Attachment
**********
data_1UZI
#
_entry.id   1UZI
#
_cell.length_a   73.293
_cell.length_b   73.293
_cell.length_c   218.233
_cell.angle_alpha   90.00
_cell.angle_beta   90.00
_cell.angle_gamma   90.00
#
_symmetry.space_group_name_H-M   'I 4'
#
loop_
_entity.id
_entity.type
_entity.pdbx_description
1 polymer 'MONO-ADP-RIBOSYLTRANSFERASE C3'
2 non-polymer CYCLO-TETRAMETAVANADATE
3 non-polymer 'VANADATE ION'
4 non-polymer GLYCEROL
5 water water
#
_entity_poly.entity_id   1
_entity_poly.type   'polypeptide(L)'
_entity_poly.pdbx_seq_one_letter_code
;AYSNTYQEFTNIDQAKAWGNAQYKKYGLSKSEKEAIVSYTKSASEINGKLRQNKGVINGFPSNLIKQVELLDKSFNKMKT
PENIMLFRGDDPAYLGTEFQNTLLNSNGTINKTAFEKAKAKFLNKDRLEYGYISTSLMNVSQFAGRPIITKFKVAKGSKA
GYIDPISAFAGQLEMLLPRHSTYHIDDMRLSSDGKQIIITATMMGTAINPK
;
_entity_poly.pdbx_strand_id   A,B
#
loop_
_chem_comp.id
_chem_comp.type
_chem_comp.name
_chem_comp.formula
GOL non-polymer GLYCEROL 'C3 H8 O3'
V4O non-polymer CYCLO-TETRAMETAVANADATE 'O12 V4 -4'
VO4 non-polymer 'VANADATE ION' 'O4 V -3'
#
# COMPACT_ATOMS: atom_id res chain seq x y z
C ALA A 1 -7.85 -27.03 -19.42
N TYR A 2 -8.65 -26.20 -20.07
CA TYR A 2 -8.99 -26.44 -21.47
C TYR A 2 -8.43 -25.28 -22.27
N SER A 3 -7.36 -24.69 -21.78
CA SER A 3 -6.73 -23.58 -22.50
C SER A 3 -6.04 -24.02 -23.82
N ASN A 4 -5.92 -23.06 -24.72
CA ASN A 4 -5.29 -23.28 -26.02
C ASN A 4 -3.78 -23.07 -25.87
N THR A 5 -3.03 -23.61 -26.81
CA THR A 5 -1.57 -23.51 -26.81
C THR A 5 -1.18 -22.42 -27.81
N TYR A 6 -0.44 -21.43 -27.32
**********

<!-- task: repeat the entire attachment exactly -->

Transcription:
data_1UZI
#
_entry.id   1UZI
#
_cell.length_a   73.293
_cell.length_b   73.293
_cell.length_c   218.233
_cell.angle_alpha   90.00
_cell.angle_beta   90.00
_cell.angle_gamma   90.00
#
_symmetry.space_group_name_H-M   'I 4'
#
loop_
_entity.id
_entity.type
_entity.pdbx_description
1 polymer 'MONO-ADP-RIBOSYLTRANSFERASE C3'
2 non-polymer CYCLO-TETRAMETAVANADATE
3 non-polymer 'VANADATE ION'
4 non-polymer GLYCEROL
5 water water
#
_entity_poly.entity_id   1
_entity_poly.type   'polypeptide(L)'
_entity_poly.pdbx_seq_one_letter_code
;AYSNTYQEFTNIDQAKAWGNAQYKKYGLSKSEKEAIVSYTKSASEINGKLRQNKGVINGFPSNLIKQVELLDKSFNKMKT
PENIMLFRGDDPAYLGTEFQNTLLNSNGTINKTAFEKAKAKFLNKDRLEYGYISTSLMNVSQFAGRPIITKFKVAKGSKA
GYIDPISAFAGQLEMLLPRHSTYHIDDMRLSSDGKQIIITATMMGTAINPK
;
_entity_poly.pdbx_strand_id   A,B
#
loop_
_chem_comp.id
_chem_comp.type
_chem_comp.name
_chem_comp.formula
GOL non-polymer GLYCEROL 'C3 H8 O3'
V4O non-polymer CYCLO-TETRAMETAVANADATE 'O12 V4 -4'
VO4 non-polymer 'VANADATE ION' 'O4 V -3'
#
# COMPACT_ATOMS: atom_id res chain seq x y z
C ALA A 1 -7.85 -27.03 -19.42
N TYR A 2 -8.65 -26.20 -20.07
CA TYR A 2 -8.99 -26.44 -21.47
C TYR A 2 -8.43 -25.28 -22.27
N SER A 3 -7.36 -24.69 -21.78
CA SER A 3 -6.73 -23.58 -22.50
C SER A 3 -6.04 -24.02 -23.82
N ASN A 4 -5.92 -23.06 -24.72
CA ASN A 4 -5.29 -23.28 -26.02
C ASN A 4 -3.78 -23.07 -25.87
N THR A 5 -3.03 -23.61 -26.81
CA THR A 5 -1.57 -23.51 -26.81
C THR A 5 -1.18 -22.42 -27.81
N TYR A 6 -0.44 -21.43 -27.32